The Busy Badge

“I am worn out.” “I’m so busy I don’t know which way is up.” “I’m slammed.” “I can’t seem to catch up.” These are some of the phrases you hear almost every day. It’s an easy response to “How are you doing?” Kind of like, “Nice weather, isn’t it?” It doesn’t require a lot of thought nor much of a response. And it makes us feel good. It makes us feel important. We are busy and making more money than we can count. Right?

That’s what today’s subject is about – The Busy Badge. Is it a badge of honor? Does it do us more harm than good? 

On the hamster wheel of life

I don’t deny that the busy badge is real, and that it is proudly worn by many industry leaders and their associates. But is it in your best interest to be busy, possibly just for the sake of being busy? Is it just an excuse to spend time on unimportant issues and avoid the topics that could really make a difference? 

Is it really important to be busy all the time; to keep the hamster wheel rolling; to excuse yourself from other obligations, both personal and business, because you are perpetually “busy”. 

“Beware the barrenness of a busy life.” ~ Socrates

Several times I’ve asked business owners if they’d like to sit down over a cup of coffee and brainstorm a bit about their business and goals – and some told me they were just too BUSY. Wow! No time to get other points of views about their business? To think outside the box? To seek inspiration? Something is definitely wrong with this picture. The badge was ever prominent. 

The downside of the Busy Badge

Being busy does not always mean real work. The object of all work is production or accomplishment and to either of these ends there must be forethought, system, planning, intelligence, and honest purpose, as well as perspiration. Seeming to do is not doing.” ~ Thomas A. Edison

Being busy can actually adversely affect your productivity. You might be avoiding crucial issues by staying busy doing unimportant ones. Productivity requires a clear head. You need time to think about your goals – and then get busy on them. Sometimes when I sit down to read for a few hours I feel guilty that I’m not being productive. In the end though, I learn more about the industry, business, and technology; all of which help me be a better educator and coach.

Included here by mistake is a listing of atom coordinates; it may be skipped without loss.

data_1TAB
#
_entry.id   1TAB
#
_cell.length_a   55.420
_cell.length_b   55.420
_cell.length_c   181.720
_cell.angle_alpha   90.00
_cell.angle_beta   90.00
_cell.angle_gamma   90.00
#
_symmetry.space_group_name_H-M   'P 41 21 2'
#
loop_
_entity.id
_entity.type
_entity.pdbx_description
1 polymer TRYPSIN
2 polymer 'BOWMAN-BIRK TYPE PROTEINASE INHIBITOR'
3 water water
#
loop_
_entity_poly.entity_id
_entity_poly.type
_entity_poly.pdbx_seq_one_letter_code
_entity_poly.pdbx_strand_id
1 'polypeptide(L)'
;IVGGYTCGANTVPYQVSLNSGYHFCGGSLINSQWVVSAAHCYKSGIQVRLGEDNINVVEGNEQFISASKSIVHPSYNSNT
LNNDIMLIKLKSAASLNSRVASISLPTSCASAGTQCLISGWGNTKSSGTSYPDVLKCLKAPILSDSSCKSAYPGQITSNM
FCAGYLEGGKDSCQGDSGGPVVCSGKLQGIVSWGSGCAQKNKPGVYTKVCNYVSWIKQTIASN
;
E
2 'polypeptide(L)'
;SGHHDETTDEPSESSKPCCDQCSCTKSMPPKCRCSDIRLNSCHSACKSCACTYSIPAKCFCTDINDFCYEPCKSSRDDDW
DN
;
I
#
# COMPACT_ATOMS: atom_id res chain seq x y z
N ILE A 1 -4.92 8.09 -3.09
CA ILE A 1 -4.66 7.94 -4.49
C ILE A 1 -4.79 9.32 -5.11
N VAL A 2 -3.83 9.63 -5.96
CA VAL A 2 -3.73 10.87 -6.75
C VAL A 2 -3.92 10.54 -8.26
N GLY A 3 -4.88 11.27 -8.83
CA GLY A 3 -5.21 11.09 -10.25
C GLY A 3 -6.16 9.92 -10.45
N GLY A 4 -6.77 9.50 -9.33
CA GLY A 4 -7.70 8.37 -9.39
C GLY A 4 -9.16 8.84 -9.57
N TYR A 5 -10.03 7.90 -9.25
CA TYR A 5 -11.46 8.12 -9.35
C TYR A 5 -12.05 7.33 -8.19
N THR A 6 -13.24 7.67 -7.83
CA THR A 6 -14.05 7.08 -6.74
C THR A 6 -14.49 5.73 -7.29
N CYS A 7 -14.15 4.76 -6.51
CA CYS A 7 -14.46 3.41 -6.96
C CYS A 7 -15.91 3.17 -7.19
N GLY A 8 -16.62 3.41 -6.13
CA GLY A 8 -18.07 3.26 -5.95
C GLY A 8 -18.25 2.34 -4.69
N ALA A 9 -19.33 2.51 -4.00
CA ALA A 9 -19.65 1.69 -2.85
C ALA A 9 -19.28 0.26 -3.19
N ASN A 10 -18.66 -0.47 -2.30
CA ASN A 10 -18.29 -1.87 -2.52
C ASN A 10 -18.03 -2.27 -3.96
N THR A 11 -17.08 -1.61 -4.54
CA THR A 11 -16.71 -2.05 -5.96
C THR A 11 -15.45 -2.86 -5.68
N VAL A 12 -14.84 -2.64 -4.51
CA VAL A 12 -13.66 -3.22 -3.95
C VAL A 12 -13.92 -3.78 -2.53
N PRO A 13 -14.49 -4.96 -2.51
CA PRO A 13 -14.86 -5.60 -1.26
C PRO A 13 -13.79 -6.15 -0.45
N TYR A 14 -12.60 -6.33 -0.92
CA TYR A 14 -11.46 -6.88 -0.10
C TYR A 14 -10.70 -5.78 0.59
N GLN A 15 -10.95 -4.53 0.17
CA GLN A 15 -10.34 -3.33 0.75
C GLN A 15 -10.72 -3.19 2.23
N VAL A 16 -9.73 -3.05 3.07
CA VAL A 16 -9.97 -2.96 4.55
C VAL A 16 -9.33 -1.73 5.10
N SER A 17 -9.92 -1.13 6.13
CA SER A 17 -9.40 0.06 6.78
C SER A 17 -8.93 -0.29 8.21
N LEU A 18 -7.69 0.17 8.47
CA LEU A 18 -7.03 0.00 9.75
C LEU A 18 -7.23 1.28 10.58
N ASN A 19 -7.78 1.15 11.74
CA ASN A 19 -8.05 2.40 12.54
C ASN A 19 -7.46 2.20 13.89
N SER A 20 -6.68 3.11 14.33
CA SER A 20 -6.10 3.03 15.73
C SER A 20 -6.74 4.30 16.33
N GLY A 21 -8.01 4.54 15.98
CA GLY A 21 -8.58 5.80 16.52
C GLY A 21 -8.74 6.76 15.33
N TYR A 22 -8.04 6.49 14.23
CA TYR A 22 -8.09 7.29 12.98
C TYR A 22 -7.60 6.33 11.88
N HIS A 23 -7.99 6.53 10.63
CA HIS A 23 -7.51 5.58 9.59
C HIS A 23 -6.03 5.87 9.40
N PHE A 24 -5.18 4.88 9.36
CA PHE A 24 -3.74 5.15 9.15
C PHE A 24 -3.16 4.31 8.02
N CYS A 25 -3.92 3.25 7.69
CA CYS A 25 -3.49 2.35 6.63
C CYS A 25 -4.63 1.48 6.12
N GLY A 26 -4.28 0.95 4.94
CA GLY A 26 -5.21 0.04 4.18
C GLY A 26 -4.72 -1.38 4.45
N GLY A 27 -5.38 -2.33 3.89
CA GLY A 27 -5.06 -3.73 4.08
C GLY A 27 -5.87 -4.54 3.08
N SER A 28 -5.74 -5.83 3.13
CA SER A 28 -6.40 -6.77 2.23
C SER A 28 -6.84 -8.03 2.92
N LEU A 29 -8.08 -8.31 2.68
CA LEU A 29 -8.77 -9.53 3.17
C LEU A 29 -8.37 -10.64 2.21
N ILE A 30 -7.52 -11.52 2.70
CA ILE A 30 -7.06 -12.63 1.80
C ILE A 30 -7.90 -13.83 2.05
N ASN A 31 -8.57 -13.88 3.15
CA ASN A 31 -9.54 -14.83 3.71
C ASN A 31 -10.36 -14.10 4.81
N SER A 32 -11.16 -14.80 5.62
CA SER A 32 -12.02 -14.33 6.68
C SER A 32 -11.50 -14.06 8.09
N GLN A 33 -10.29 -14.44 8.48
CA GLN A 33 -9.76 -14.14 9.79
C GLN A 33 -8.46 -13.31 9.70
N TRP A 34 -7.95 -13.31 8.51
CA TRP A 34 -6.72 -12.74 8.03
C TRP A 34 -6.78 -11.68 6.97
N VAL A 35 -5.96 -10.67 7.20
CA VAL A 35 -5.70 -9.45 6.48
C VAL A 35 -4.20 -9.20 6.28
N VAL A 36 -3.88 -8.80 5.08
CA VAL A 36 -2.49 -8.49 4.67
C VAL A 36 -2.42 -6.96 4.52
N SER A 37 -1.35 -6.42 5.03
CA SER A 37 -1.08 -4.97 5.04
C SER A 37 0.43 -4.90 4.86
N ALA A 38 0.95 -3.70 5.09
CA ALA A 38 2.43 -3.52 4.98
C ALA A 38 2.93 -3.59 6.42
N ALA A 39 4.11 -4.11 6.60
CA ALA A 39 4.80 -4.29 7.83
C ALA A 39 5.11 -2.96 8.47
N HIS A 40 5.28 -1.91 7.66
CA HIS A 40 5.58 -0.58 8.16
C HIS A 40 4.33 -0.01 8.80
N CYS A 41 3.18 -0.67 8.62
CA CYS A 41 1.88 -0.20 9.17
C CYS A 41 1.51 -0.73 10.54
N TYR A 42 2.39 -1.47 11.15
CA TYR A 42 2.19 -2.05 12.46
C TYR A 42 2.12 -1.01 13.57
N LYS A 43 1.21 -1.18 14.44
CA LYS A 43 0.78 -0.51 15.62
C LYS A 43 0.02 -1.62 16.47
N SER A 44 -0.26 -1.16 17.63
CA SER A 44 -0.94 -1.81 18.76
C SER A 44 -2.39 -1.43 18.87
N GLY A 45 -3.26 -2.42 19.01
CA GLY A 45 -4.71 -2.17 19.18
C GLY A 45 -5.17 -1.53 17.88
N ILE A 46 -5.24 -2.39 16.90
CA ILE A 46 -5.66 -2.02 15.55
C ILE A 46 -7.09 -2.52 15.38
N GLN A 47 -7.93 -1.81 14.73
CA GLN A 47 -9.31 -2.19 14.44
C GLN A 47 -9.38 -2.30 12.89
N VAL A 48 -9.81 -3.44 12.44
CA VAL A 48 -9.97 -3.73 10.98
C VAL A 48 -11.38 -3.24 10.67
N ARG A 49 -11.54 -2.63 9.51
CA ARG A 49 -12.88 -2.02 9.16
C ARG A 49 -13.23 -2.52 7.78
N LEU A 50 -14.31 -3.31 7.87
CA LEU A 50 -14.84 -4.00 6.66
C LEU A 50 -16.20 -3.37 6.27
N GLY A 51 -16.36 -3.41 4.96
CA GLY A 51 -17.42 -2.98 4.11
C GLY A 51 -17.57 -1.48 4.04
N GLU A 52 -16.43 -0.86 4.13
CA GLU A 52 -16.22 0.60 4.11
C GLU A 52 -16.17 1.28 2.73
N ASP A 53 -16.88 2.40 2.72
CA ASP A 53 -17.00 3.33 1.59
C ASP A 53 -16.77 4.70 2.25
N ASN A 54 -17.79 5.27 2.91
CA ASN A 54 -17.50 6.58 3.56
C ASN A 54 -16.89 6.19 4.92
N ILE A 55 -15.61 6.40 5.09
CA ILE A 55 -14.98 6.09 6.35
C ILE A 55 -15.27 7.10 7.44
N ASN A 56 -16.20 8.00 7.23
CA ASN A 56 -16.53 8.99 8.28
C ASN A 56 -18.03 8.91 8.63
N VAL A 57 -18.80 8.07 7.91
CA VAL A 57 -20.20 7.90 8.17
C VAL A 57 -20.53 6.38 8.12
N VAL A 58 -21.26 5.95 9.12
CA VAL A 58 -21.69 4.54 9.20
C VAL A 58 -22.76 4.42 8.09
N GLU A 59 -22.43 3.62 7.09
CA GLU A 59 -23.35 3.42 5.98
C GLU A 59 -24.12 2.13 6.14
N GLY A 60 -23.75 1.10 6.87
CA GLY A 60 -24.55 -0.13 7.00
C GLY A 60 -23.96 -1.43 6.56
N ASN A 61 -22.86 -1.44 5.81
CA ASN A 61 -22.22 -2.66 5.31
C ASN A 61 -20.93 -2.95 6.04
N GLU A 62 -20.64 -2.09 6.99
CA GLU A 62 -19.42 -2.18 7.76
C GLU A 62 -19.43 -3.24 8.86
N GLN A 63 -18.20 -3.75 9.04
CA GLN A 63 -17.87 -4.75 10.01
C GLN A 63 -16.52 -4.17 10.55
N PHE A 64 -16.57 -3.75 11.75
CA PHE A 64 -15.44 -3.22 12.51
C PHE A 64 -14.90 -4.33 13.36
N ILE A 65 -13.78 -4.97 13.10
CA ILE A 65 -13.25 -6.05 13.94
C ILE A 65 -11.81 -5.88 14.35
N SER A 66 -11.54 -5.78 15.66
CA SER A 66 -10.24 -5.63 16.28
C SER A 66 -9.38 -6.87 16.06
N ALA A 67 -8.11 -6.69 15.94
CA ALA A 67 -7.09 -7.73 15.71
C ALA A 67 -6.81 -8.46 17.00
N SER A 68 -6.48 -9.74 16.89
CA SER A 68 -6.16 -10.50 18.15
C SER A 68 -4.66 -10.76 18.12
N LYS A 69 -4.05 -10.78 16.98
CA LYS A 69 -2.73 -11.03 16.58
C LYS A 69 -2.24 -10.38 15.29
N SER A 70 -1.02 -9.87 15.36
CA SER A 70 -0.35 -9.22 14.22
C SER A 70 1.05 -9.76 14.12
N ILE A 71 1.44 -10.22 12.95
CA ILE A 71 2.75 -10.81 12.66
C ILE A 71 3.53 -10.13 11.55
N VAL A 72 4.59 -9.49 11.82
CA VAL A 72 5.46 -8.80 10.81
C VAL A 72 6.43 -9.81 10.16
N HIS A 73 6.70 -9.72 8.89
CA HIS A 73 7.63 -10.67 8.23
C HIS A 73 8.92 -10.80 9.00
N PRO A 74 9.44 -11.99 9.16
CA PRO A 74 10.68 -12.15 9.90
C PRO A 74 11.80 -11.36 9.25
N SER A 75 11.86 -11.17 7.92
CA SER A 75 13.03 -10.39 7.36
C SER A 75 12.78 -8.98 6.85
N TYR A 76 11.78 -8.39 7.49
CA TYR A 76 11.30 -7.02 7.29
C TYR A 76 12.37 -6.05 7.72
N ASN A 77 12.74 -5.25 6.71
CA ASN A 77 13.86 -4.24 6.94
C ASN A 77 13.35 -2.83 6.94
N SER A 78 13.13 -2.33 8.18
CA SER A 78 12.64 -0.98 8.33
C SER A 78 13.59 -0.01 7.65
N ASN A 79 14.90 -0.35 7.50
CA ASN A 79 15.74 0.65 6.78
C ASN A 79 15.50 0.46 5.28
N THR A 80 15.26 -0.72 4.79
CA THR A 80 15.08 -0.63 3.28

Busyness can come from misaligned priorities. You may be convincing yourself that “this” needs to be done, to avoid “that” getting done.

Busyness can hurt your relationships, in more ways than one. You may be too busy to return a phone call, respond to a text, reply to an email. Things that take only a minute to do, yet you’re convinced that doing them would kill your productivity. On other fronts, you may ignore your family, or your friends; working late or on weekends because you didn’t work smart. A very good cover that you are working hard in your business. 

Busyness may merely be poor time management, giving you a misplaced feeling of self importance. 

Wise time management

Time is not only of the essence, it is the essence of life. Take time to meditate and clear your head. Make time to read more, both books about your business, and those with subjects outside your industry. Use proven productivity methods such as the Pomodoro Technique, or Donald Miller’s Productivity Schedule. Read David Allen’s “Getting Things Done”, and Stephen Covey’s “The Seven Habits of Highly Effective People.”

Chunk your time (Focus Like a Laser Beam). Manage your time wisely. Being busy is not really a good badge to wear. Put some of these thoughts to good use. The next time someone asks you how you’re doing, tell them, “Doing very well, thank you, and enjoying life every day.” And throw that old badge in the trash!

Thanks as always for your comments and experiences!

This article was written by Randall Soules, remodeling coach, adviser, educator, and creator of the Scientific Remodeling System, showing you better ways to advance your business, raise your profits, and improve your life, through the use of superior remodeling processes. If you would like to discover better ways to run your business, click here. He also provides his uniquely customized one-on-one coaching to a select group of contractors. Feel free to contact Randall at

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